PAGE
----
In print design, a tint of a color is making it lighter by putting less ink, and a shade is mixing a color with black. Now with CSS preprocessors like Sass or Less we can easily compute color codes to reproduce these tints and shades. These two functions appear to be underused but they are perhaps the most useful color functions to keep a branding and identity style consistent throughout a whole website or web application.

Using tints and shades

Basically a tint is mixing a color with white, and a shade is mixing a color with black. This helps maintaining a design unity and keep the branding consistent troughout an interface. And it allows us to play on visual hierarchy.

Global colors in Illustrator

Adobe Illustrator offers the possibility to define global colors. It’s a really useful function since if you make a change to a global color your whole artwork is updated with wherever this color is used. And it gives a quick access to the tints of this color. The tints you use in your artwork will be updated too.

  1. Choose your color and then click New Swatch in the Swatches Panel.
  2. Check the Global checkbox.
  3. Then you have access to a slider with all the tints from 0% (white) to 100% (actual color).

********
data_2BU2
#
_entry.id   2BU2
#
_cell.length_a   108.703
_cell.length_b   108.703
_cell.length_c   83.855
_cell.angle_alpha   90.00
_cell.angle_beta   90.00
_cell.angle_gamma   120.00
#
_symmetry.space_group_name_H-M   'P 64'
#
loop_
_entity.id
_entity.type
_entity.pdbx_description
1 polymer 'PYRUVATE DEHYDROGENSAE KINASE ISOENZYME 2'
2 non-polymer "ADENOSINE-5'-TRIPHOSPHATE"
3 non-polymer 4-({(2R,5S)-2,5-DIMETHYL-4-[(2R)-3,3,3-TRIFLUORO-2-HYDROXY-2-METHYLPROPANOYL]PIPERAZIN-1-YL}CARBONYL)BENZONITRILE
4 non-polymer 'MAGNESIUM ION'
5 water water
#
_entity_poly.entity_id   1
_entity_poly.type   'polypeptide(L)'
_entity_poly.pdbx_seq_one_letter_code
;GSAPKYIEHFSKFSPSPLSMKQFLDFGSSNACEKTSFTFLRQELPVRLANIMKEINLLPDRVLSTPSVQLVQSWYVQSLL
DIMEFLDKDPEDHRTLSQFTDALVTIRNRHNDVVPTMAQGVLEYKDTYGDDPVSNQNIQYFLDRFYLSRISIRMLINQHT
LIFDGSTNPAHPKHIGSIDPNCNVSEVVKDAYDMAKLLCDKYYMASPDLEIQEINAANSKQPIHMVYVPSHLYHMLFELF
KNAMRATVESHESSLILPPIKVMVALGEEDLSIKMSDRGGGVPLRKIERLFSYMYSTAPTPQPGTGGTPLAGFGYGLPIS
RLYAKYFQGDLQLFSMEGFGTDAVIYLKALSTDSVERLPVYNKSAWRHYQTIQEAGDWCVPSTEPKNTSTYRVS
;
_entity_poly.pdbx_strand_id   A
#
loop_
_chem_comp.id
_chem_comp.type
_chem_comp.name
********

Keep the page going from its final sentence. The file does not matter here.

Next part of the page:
Illustrator swatches window Illustrator new swatch window Illustrator color tints selection

With CSS preprocessors

The tint and shade functions aren’t so well documented. They appeared lately in Less, and in Sass they weren’t native. They are implemented in Bourbon and Compass and now natively in Sass. But I didn’t find them in the documentation pages.

Displaying tints & shades

In this example I’m going to use the tint() and shade() Sass color functions to colorize a list of colors from a base color to white through tint levels and the same base color to black through shade levels.

<table class="tints-shades">  
    <tr class="tints">
        <th rowspan="2"></th>
        <td></td><td></td>
        <td></td><td></td>
        <td></td><td></td>
        <td></td><td></td>
        <td></td><td></td>
    </tr>
    <tr class="shades">
        <td></td><td></td>
        <td></td><td></td>
        <td></td><td></td>
        <td></td><td></td>
        <td></td><td></td>
    </tr>
</table>  

Assuming we have defined this global color variable:

$color: #56487c;

I’m going to use a Sass loop to colorize the tints elements:

.tints {
    @for $i from 0 through 10 {
        :nth-child(#{$i + 1}) {
            background: tint($color, $i * 10%);
        }
    }
}

And the equivalent loop with shades elements:

.shades {
    @for $i from 0 through 10 {
        :nth-child(#{$i + 1}) {
            background: shade($color, $i * 10%);
        }
    }
}

Demo

Here is the result. It can be really useful to have when building style guides for example.

See the Pen Tints & Shades by Frédéric Perrin (@blustemy) on CodePen.